agreements. Many more workers have union contracts. Most of us think of unions only as organizations which bargain for wages, benefits and working conditions, but the fact is that almost all collective bargaining agreements contain job security provisions which protect workers from
unjust actions. After a short probationary period during which the employment-at-will doctrine applies, most union workers can’t be discharged without just cause, except in a bona fide reduction in force.
Client: I asked about job security in my interview and my boss told me that if I did my job and kept my nose clean I wouldn’t have anything to worry about. Is that a contract?
Lawyer: I’d say you probably kept your nose a little too clean. Hah-hah. Seriously, most oral employment promises aren’t enforceable (with some big exceptions) and it’s probably going to be your word against his as to whether such a promise was even made. Lawyers like to say that oral contracts are not worth the paper they’re not printed on. Hah.
Client: I also had to sign an employee handbook that promised progressive discipline — you know: oral warning, written warning, suspension — before any discharge, but I never heard so much as a discouraging word before I was canned. Can we do anything with that?
Lawyer: The Wisconsin Supreme Court held in the 1980’s that some employment handbooks can amount to legally enforceable contracts. After that decision came down, most employers put “this-is-not-a-contract” disclaimers in their handbooks. I’ll have to look at yours.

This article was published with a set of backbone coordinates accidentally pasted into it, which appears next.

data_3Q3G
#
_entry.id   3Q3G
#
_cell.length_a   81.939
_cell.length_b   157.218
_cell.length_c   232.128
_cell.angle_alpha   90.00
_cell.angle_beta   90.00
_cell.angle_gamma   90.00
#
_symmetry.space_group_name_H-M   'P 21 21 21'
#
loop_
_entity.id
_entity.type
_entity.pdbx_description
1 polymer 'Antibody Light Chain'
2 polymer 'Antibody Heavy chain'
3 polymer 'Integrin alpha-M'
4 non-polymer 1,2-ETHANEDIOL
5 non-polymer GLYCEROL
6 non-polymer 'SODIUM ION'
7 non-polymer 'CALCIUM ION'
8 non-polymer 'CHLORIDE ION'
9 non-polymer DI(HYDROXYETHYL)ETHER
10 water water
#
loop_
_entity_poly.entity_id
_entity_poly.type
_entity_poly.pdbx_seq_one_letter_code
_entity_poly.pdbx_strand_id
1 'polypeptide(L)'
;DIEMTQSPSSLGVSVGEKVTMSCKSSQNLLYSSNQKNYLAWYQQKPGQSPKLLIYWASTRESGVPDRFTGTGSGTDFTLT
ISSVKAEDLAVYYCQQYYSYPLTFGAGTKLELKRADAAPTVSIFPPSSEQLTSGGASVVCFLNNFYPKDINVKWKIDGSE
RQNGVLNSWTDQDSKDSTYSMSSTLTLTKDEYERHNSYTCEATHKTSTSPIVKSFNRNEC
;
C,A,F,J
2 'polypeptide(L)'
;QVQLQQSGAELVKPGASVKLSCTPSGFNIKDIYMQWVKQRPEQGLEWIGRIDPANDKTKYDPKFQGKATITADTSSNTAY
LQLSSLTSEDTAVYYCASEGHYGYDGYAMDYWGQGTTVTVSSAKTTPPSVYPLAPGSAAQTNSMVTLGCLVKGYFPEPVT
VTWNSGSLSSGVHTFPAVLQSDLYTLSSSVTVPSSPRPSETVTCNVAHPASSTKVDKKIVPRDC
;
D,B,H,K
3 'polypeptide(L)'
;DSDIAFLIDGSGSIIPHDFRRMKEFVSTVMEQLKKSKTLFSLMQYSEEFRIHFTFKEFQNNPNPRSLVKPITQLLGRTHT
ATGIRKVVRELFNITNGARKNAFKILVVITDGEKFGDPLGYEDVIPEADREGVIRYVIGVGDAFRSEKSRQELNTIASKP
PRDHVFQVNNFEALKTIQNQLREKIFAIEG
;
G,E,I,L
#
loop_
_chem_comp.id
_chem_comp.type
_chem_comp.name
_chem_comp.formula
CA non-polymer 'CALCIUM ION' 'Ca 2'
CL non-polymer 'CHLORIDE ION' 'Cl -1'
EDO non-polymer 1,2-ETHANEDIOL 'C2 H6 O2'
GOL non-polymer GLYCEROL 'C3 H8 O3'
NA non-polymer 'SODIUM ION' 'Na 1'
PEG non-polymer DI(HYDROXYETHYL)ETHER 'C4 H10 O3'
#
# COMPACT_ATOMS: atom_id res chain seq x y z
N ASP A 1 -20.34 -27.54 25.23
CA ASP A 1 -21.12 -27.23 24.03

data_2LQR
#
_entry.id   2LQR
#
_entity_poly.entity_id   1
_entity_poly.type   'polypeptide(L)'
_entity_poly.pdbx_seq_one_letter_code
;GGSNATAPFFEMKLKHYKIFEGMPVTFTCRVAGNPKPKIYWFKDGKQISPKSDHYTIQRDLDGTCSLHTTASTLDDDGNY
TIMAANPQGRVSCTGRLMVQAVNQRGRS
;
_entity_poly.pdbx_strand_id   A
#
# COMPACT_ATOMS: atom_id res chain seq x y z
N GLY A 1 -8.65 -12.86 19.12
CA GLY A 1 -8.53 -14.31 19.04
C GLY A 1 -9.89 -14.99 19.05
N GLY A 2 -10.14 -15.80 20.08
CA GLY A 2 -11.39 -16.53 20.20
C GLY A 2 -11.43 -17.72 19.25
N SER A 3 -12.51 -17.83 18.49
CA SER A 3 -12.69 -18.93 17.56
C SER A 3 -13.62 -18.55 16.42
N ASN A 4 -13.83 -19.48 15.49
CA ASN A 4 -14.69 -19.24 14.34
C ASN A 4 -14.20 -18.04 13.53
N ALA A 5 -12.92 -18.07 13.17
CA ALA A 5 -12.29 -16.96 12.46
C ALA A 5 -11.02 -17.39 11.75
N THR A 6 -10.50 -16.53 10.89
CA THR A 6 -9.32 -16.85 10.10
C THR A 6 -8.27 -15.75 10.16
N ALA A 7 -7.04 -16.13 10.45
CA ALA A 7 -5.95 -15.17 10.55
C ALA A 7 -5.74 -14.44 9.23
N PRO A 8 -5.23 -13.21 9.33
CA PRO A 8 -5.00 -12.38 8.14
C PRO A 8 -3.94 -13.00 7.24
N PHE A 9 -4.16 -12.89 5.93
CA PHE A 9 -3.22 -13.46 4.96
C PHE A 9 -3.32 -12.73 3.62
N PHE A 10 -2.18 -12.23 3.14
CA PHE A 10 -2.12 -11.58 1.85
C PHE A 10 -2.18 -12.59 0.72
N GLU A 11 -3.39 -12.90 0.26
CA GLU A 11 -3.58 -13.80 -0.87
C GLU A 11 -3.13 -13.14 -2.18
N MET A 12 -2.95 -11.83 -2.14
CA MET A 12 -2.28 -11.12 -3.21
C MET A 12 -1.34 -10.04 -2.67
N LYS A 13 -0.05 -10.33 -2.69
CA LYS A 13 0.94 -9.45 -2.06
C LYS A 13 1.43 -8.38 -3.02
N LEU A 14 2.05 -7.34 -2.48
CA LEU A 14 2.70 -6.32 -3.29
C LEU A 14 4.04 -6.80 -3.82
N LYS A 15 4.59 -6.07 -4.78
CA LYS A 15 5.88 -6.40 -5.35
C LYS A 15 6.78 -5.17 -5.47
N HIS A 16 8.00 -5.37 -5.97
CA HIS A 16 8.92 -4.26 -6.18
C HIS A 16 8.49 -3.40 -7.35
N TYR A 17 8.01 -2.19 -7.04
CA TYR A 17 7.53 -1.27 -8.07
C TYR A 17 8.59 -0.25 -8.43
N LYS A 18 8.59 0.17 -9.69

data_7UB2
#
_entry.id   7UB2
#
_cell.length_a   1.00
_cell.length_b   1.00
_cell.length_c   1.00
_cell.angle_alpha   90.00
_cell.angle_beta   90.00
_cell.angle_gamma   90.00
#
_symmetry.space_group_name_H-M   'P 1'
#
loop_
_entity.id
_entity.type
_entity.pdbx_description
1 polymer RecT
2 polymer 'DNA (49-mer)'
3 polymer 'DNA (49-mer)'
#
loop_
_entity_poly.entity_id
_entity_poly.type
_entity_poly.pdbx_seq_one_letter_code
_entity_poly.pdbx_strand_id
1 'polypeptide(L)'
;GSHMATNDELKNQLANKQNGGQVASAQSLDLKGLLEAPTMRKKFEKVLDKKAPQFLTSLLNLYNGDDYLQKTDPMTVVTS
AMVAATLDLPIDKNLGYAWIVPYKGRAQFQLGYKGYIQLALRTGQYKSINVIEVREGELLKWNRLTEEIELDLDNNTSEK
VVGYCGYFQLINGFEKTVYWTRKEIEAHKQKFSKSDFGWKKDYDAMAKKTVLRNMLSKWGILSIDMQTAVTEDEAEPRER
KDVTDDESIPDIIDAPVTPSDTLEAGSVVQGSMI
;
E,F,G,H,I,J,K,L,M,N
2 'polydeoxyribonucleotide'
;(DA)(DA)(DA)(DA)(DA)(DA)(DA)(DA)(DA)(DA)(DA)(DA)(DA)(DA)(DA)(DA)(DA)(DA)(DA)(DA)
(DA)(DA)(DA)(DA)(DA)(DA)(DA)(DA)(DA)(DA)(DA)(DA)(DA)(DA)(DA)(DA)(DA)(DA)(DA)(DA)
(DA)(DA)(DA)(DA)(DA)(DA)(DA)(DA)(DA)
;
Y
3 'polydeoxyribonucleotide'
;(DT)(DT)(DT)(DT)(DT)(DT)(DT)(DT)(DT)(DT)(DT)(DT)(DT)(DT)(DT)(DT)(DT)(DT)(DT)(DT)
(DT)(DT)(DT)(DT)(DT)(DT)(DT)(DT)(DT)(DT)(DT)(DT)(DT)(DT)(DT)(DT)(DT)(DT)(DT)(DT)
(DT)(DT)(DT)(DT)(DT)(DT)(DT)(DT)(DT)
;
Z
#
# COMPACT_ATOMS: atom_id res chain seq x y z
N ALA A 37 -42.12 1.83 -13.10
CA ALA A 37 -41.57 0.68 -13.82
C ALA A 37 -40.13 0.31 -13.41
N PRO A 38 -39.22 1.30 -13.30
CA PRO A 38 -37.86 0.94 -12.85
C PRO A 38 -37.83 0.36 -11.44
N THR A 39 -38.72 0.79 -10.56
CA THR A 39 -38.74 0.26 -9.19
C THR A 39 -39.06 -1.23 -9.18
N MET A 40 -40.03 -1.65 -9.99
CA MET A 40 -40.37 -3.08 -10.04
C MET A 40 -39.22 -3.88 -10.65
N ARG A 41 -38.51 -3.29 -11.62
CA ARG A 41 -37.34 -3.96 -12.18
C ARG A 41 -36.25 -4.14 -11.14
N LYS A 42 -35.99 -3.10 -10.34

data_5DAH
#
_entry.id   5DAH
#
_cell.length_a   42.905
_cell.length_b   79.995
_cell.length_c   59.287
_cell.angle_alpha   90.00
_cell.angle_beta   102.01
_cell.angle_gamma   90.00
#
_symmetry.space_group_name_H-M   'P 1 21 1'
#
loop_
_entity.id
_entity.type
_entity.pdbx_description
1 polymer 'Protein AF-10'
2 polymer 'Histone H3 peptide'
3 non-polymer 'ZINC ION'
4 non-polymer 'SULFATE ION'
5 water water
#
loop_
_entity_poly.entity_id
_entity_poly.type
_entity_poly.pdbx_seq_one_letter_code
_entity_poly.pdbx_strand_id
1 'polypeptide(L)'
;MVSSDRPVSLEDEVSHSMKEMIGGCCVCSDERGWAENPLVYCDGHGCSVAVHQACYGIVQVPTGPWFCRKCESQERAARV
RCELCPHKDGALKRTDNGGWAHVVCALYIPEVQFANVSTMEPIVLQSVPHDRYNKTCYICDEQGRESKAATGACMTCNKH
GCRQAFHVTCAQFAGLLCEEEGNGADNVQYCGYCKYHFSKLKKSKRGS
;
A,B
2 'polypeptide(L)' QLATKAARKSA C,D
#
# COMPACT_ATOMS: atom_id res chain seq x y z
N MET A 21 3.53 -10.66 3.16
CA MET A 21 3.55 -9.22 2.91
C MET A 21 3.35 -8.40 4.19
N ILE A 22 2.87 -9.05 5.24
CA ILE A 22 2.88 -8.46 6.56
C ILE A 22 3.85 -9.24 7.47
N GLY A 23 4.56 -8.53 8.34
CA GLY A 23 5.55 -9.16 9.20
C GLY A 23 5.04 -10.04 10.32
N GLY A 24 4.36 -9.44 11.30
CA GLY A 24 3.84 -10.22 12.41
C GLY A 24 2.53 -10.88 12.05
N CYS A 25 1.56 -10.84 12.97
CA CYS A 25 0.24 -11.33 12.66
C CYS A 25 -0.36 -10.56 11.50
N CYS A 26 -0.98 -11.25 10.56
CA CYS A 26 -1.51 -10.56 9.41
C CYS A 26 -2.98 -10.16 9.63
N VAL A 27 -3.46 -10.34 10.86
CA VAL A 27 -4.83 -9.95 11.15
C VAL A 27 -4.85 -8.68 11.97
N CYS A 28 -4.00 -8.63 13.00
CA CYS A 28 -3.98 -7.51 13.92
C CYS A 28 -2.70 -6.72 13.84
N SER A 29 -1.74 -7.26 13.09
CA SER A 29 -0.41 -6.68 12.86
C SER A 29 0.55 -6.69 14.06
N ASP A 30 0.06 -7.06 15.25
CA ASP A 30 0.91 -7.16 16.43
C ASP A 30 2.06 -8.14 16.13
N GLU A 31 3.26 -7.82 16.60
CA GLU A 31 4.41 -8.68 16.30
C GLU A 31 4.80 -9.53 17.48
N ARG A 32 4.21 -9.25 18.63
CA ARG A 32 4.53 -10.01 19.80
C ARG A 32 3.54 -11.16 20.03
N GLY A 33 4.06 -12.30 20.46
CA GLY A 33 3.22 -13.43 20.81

Client: What really made me mad is the way they did it. I asked why I was being let go and the boss told me he didn’t have to tell me.
Lawyer: Technically, he was correct, but it was a bad move anyway since it drove you here. Did he have you immediately escorted out of the building by a security guard, tell you were forbidden to say good-bye to anyone and shout after you that evermore you would be a trespasser there if you came back?
Client: That really got me boiling!
Lawyer: Forbidden to clean out your desk? Had to pick up your personal stuff in a cardboard box on the back steps on Sunday morning? Your picture of Cindy Crawford was missing and there was nobody even around to ask about it?
Client: Well, it was Dolly Parton, but how’d you know all that?
Lawyer: Some lawyers represent workers and some represent companies but we all starve without lawsuits. This consultation is free, and I won’t make any money off you unless we start a lawsuit and win it. Employers’ lawyers can bill a few hours for giving preventative legal advice, but they really only get those hourly meters screaming when there’s a lawsuit to defend. Lawyers on both sides make more money when there are more lawsuits. And, we all know that fired workers come to lawyers more because of the way that they were fired than because of the fact that they were fired. So, we have an unspoken understanding that employers’ lawyers will advise their clients to fire workers in the most peremptory, heartless, and insulting ways possible to imagine. That all but guarantees that the fired workers will come to see employee-side lawyers like me, and all the lawyers on both sides will have plenty of work to do in court.
Client: I don’t care. It still makes me mad.
Lawyer: It makes me mad, too. It’s supposed to. Let’s hit the books and find a way to get ’em!
Client: This isn’t about the money. But a million would not begin to heal my pain.
Lawyer: I’ll tell you how much money will heal your pain after I look at your case and their litigator. If you’re so upset, how come you waited all of thirty-five minutes to consult a lawyer?
Client: I was on hold on my car phone. “Sixty Minutes” turned me down flat.

Employment Law in the Real World